5 Thoughts on Happiness From A Founding Father

5 Thoughts on Happiness From A Founding Father
5 Thoughts on Happiness From A Founding Father

Thanks to The Declaration of Independence most people reading HappierDaily enjoy the rights to Life, Liberty and the pursuit of Happiness… But what exactly does that mean?

A little background…

When the Declaration was written, the definition of happiness was closely aligned with prosperity and well-being. There is continued debate about what happiness meant back when the Declaration was written, but Benjamin Franklin, a founding father, most likely drew inspiration from his Epicurean background.

Franklin’s philosophy was centered around seeking simple pleasures in life to essentially make life simpler, easier, and happier.

More on the Founding Fathers’ take on the “pursuit of happiness”

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The U. S. Constitution doesn’t guarantee happiness, only the pursuit of it. You have to catch up with it yourself.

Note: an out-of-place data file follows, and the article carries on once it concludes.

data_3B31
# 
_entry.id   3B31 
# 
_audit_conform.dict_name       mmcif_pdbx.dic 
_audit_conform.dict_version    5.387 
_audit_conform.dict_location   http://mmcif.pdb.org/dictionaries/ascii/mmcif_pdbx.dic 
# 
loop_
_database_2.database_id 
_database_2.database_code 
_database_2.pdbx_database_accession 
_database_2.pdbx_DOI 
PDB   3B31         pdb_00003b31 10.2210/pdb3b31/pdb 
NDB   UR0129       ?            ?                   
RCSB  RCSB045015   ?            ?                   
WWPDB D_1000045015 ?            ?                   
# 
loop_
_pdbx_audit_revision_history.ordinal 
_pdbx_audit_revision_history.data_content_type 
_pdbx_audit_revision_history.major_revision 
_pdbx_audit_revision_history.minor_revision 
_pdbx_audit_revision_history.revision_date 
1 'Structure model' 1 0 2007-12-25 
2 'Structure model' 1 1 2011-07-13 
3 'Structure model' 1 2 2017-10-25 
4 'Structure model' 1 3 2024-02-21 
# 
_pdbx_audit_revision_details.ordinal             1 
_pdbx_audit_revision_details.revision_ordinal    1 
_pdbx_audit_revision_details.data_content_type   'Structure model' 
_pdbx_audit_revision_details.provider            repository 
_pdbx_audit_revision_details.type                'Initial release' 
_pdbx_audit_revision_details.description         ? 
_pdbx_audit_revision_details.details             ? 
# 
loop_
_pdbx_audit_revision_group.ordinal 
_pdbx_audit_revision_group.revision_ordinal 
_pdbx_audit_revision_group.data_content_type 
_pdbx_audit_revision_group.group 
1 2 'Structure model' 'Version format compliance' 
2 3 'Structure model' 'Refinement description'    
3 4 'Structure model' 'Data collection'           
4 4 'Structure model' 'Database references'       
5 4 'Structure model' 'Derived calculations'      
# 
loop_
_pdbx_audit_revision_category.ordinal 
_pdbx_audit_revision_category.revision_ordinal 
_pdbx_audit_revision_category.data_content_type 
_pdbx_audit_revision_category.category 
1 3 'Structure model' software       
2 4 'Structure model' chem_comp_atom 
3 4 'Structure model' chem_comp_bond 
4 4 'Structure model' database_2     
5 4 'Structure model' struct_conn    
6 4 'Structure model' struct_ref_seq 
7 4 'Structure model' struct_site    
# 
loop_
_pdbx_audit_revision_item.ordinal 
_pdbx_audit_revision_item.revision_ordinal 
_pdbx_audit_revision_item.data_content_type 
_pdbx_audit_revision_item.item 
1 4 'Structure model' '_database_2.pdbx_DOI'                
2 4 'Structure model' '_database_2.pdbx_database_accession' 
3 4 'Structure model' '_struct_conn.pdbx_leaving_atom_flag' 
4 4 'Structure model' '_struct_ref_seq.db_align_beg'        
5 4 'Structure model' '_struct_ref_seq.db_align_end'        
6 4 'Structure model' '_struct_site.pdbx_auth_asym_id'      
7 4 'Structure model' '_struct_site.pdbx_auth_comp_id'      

– Benjamin Franklin

Money never made a man happy yet, nor will it. There is nothing in its nature to produce happiness. The more a man has, the more he wants. Instead of its filling a vacuum, it makes one.

– Benjamin Franklin

It is the working man who is the happy man. It is the idle man who is the miserable man.

– Benjamin Franklin

Happiness consists more in small conveniences of pleasures that occur every day, than in great pieces of good fortune that happen but seldom to a man in the course of his life.

– Benjamin Franklin

There are two ways of being happy: We must either diminish our wants or augment our means – either may do – the result is the same and it is for each man to decide for himself and to do that which happens to be easier.

– Benjamin Franklin